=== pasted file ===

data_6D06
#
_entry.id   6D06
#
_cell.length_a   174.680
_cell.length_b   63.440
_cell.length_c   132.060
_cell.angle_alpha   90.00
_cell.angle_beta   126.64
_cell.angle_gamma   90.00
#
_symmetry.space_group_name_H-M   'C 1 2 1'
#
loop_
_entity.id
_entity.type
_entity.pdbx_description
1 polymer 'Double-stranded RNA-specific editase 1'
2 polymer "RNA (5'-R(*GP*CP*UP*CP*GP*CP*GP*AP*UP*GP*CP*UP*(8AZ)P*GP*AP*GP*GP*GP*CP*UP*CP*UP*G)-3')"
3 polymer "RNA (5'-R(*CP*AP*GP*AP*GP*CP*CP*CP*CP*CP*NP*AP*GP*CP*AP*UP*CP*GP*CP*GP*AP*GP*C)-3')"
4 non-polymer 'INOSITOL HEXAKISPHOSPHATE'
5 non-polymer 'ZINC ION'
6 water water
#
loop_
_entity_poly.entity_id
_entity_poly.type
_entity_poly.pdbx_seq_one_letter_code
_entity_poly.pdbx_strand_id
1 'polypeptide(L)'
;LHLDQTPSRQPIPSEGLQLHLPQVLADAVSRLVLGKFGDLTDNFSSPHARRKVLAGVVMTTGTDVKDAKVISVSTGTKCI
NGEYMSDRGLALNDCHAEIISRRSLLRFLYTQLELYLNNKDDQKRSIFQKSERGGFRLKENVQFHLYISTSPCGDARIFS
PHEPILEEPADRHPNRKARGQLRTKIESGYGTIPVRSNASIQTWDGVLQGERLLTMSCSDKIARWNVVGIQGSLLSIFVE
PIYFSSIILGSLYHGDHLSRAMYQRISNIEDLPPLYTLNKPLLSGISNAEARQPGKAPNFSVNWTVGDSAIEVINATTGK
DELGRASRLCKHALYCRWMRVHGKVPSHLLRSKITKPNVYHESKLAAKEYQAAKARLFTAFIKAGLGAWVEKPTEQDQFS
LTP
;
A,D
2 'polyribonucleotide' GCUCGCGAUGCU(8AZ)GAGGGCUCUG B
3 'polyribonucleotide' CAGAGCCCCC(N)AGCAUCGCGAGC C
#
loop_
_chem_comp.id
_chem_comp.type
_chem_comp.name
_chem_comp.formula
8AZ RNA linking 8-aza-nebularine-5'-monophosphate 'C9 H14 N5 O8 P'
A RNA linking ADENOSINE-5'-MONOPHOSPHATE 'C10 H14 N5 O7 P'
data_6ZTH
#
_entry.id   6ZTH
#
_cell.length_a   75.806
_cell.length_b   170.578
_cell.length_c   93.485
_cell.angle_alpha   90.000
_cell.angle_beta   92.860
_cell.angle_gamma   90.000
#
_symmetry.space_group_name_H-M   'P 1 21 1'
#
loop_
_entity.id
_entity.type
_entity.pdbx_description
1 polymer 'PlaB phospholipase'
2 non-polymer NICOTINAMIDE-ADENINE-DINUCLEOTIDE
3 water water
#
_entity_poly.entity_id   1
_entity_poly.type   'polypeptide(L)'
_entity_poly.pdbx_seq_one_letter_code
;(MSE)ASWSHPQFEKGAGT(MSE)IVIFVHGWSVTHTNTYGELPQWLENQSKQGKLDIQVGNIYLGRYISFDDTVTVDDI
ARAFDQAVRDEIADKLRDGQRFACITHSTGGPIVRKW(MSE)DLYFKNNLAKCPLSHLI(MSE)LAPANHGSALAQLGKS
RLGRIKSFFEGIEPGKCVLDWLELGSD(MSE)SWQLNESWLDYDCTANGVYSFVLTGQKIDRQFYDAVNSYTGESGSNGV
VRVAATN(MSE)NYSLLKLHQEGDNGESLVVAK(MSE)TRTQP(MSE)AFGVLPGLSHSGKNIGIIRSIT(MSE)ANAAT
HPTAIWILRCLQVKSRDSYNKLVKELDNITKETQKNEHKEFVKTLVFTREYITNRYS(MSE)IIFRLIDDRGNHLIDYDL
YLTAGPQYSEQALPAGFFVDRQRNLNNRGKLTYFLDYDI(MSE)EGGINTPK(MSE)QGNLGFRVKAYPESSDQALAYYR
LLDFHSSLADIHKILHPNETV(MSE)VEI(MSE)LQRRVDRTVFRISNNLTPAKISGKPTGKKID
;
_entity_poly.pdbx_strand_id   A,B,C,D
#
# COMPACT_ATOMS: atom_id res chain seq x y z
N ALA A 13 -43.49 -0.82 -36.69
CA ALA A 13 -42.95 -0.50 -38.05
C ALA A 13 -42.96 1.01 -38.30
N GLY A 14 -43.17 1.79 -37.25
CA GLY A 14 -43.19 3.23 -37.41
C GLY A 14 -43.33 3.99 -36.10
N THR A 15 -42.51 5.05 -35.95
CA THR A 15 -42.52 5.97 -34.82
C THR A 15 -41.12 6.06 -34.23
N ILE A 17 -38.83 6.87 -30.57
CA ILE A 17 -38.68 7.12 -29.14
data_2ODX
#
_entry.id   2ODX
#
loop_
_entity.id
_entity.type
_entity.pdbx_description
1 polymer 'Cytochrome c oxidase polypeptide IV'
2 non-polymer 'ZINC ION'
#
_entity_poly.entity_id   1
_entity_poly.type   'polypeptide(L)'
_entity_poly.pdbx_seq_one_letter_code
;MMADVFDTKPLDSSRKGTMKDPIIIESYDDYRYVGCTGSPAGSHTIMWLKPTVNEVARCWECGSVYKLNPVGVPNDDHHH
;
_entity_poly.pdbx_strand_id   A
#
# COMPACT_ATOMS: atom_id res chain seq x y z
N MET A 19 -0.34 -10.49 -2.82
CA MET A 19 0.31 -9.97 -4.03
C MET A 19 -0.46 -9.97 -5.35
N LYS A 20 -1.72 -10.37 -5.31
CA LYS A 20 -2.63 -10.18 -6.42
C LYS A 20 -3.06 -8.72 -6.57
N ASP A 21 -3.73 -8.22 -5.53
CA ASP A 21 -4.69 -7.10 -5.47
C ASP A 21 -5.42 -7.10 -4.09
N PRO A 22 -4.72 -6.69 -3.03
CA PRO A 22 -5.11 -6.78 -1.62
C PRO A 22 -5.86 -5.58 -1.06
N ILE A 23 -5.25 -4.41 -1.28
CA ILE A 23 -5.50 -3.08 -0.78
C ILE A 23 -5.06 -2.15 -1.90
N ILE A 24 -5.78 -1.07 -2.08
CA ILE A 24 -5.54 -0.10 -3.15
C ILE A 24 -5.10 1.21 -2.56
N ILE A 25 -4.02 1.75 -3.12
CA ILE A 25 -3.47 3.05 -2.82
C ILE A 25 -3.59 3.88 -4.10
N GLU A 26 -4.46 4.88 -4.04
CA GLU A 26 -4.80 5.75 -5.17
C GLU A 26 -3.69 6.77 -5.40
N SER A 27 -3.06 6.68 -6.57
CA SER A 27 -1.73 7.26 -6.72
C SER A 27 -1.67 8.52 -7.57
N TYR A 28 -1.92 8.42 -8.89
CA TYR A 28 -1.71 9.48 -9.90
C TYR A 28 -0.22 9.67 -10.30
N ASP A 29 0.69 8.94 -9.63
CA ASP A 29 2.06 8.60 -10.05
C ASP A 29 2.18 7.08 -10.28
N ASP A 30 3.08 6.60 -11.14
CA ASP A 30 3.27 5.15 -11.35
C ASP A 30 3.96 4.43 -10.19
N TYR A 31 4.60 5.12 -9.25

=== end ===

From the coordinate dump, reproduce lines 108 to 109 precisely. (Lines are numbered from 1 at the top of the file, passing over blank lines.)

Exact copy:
_entity_poly.pdbx_seq_one_letter_code
;MMADVFDTKPLDSSRKGTMKDPIIIESYDDYRYVGCTGSPAGSHTIMWLKPTVNEVARCWECGSVYKLNPVGVPNDDHHH